Chicago Studies, a program of the undergraduate College at the University of Chicago, offers curricular and co-curricular opportunities to discover, study, and engage with the diverse communities of our world-class city.
5723 Madison, now Dorchester, was originally the Hyde Park Exchange Building, built for the Chicago Telephone Co. in 1902. Inside it, 50 employees connected calls for 2200 subscribers. The original façade had a limestone cornice with the company’s name inscribed on it, bands of raised brick for decoration, and an entrance on the south corner. The HP telephone exchange moved to 6045 Kenwood in 1914. The new owners renovated the building for apartments by extending the building’s front. If you look on the sides, the raised brick bands now have the appearance of quoins. The homes across the street at 5714 and 5704 are among the oldest in the neighborhood, dating to the 1860s or 1870s. Like other old houses, they have clapboard siding and Italianate architecture. The city fire code, developed after the Chicago Fire in 1871, mandated masonry construction. It was not imposed south of 55th St until 1892. Other homes of similar vintage are at 5642 and 5607 Dorchester and 5630 Kimbark.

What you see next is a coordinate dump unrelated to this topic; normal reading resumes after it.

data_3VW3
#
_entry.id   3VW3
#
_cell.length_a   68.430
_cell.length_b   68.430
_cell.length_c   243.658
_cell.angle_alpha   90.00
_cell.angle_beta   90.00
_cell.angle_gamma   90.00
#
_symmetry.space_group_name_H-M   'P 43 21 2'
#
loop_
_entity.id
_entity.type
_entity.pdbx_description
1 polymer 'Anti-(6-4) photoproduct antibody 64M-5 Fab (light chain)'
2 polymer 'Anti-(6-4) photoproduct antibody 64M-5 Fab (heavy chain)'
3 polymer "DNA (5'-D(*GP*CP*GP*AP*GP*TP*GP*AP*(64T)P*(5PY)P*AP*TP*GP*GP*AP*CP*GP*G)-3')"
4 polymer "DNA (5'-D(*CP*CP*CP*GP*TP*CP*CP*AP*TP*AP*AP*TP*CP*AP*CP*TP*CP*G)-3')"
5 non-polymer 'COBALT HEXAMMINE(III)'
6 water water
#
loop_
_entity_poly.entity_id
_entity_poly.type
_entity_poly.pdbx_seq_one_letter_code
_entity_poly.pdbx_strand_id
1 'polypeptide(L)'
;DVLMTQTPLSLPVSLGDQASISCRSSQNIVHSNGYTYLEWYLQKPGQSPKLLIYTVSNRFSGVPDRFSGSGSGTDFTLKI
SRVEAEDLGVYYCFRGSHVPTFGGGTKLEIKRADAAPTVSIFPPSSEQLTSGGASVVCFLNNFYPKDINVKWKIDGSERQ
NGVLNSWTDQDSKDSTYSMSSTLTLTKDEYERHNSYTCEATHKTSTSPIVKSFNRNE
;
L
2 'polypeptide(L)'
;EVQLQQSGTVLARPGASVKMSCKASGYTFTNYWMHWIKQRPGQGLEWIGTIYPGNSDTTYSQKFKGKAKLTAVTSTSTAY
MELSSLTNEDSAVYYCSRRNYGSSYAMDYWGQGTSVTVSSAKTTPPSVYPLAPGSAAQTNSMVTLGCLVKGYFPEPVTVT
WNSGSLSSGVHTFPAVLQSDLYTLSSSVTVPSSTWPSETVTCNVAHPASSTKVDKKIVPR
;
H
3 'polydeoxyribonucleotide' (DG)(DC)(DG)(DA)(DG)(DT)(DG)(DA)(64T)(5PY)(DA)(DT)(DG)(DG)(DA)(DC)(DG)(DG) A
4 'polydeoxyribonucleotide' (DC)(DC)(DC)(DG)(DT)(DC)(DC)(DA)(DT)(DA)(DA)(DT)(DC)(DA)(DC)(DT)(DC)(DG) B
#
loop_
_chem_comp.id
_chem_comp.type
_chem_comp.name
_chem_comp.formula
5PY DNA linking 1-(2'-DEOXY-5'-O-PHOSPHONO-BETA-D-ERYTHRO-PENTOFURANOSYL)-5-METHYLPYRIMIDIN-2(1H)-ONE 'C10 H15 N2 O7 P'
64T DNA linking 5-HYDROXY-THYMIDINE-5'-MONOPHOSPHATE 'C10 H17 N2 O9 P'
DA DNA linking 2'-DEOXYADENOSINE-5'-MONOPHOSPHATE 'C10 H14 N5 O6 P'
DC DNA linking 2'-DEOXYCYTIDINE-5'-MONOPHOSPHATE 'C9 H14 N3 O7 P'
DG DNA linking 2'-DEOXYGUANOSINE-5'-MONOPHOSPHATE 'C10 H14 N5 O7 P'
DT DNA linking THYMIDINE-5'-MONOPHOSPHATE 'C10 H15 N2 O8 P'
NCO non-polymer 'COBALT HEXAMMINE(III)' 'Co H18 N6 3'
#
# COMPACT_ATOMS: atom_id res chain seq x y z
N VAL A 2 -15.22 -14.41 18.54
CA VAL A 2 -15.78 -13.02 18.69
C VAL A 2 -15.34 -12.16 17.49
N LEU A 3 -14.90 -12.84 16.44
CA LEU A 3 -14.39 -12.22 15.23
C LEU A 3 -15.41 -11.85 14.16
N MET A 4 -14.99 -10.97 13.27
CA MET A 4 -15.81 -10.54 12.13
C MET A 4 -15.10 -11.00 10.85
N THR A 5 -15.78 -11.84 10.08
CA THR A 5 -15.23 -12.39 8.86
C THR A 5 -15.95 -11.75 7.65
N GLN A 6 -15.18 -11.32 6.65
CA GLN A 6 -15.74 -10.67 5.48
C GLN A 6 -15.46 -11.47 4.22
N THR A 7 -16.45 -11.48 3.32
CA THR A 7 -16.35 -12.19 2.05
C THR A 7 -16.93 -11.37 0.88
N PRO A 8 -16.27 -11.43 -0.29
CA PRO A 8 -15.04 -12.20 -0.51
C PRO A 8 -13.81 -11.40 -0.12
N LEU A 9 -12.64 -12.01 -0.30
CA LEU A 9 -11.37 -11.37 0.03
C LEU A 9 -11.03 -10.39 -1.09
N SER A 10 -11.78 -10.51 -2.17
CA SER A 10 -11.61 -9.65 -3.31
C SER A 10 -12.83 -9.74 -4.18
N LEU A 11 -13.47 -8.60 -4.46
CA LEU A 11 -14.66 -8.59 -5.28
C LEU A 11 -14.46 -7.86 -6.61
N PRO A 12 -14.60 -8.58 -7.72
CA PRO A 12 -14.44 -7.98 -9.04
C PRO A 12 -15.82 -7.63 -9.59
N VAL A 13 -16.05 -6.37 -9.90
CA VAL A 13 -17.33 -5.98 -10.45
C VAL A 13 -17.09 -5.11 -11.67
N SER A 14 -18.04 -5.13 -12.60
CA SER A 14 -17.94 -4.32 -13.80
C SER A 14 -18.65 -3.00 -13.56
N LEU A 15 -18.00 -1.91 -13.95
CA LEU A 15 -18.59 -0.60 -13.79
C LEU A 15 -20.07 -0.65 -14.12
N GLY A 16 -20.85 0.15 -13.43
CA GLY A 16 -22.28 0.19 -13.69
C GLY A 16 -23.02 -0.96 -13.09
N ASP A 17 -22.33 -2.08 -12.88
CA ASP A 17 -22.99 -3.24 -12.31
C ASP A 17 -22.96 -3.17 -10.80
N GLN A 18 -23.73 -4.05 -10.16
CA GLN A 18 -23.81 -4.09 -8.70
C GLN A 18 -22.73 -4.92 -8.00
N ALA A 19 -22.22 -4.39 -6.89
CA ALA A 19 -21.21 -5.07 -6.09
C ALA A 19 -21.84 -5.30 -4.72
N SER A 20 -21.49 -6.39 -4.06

The southwest corner of 57th and Dorchester was the site of the Beatrice Hotel, built in 1892 for the world’s fair and used as a women’s dormitory while the University of Chicago finished its own. In the early days of the University, a fair number of the faculty also boarded at the Beatrice. If you don’t mind a detour north up Dorchester, the second floor apartment at 5619 Dorchester was the boyhood home of the composer and memoirist Ned Rorem. His father, C. Rufus Rorem, was an expert in hospital finance and a promoter of private health insurance, particularly Blue Cross and Blue Shield. On your way to the next stop, you can click the link and listen to Ned Rorem’s musical portrait of Dorchester Avenue.
Now go west on 57th St. If you don’t mind another detour, you can turn left down Kenwood. 5731 Kenwood was the longtime home of the economist Milton Friedman. 5732, across the street, was the home of Nicholas Hunt, the chief of police in Hyde Park and a high ranking police official in Chicago. Hunt was either an outstanding police professional or an officer with an itchy palm. He was a favorite of the business community for actions he took to put down strikes; moral reformers like the Hyde Park Protective Association regarded him as a scoundrel who protected the saloons and gambling houses. He did manage to build himself a nice home. Note the date on porch, 1892. Otherwise, continue down 57th to the front of Medici Bakery (1327).